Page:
Sarah Bodri is a talented 29-year-old photographer and artist currently based in Toronto, Canada. Sarah received her Honors BA from York University in French Literature and Womens’ studies. Her work often explores notions of reflexivity, representations of women, and the precarious nature of both physical and psychological boundaries.
Reflet, in the words of Ansel Adams, is defined as “the light reflected from the subject to the spectator or the lens” (Natural Light Photography, Adams, Ansel. New York Graphic Society, Boston, 1952. p. vii). Bodri’s most recent series, produced on Toronto Island, playfully engages the photographic tropes of “portrait” and “landscape” in dialogue using the reflet of both the mirror and the individual. Complicating reflexivity, REFLET incites viewers to explore more intricate dynamics of the Gaze and the reversal thereof. The mirror’s purpose is put into question and perhaps completely subverted: defying the reflexive loop, the artist never fully reveals the Self, be it her own of that of the subject. Instead of holding the mirror to the photographer, the subject refuses to reciprocate the gaze and, as such, refuses her own alterite.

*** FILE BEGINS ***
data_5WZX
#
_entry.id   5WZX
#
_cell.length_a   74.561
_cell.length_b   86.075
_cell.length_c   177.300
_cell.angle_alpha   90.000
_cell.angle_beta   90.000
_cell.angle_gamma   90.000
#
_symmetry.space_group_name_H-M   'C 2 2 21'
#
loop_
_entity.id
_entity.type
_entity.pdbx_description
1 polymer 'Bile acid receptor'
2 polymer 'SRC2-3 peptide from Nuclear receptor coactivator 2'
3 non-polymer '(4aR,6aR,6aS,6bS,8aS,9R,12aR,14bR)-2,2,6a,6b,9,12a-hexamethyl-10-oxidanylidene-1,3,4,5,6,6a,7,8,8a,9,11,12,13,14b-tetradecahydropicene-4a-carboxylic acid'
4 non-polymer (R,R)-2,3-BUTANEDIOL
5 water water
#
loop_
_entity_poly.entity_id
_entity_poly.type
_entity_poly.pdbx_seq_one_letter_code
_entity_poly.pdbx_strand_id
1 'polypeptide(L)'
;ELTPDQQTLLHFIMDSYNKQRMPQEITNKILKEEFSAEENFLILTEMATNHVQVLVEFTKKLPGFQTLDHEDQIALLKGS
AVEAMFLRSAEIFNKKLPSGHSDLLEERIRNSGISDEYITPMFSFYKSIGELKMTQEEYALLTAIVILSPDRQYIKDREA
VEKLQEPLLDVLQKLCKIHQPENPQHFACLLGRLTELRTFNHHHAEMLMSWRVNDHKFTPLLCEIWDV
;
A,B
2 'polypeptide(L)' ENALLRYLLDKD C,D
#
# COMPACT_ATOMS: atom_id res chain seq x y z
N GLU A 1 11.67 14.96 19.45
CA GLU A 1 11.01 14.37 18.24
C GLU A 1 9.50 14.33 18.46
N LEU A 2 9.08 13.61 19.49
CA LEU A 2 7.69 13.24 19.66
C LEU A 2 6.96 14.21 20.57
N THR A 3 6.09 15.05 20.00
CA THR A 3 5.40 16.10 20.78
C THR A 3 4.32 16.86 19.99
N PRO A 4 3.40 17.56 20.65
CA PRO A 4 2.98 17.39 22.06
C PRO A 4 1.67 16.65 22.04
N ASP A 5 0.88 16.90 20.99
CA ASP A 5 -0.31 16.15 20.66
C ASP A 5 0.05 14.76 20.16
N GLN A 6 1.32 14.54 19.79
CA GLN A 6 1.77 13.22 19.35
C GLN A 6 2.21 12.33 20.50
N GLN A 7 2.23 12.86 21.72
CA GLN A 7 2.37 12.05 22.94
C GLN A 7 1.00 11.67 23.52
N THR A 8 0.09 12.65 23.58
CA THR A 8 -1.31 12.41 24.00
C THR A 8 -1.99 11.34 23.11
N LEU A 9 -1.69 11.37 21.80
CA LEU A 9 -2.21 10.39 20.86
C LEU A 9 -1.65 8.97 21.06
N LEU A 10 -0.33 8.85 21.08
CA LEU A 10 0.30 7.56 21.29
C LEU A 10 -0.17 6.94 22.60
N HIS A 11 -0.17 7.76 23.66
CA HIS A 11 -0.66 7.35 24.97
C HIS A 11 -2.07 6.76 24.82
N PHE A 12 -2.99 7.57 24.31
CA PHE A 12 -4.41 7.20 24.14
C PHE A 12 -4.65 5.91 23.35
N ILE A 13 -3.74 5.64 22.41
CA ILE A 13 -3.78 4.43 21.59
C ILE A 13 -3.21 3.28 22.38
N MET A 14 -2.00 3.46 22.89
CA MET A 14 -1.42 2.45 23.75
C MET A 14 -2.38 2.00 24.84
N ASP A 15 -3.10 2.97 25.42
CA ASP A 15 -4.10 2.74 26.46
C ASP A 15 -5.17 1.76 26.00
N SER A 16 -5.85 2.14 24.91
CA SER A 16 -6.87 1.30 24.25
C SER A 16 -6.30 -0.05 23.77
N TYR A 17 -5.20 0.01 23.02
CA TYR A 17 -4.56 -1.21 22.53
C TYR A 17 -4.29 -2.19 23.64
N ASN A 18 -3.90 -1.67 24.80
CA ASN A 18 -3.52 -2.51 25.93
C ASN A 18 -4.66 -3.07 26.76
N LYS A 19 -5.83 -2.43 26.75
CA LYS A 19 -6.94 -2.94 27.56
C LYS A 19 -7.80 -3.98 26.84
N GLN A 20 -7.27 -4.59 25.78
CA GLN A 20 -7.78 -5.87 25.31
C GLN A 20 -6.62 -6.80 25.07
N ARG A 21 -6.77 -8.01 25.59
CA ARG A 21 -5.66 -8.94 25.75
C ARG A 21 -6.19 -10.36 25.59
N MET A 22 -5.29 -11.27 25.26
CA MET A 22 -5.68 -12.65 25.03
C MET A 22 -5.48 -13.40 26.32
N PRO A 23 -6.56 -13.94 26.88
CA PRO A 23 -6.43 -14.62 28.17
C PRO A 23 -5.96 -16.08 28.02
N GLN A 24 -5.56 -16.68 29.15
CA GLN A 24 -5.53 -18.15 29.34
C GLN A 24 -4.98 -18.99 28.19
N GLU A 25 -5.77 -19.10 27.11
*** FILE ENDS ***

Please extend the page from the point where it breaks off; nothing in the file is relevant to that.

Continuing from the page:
Instead of capturing the subject gazing upon themselves as would the photographer-as-voyeur, the the latter perceives only what the former’s mirror reflects: nature and it’s infinite possibilities. Re-directed, the mirror serves as a shield; submerged, it becomes a portal. When two individuals cannot reciprocally define each other via the gaze, what remains of subjectivity? REFLET effectively re-purposes the mirror, fetish object so ubiquitously conflated with vanity, as a tool of empowerment.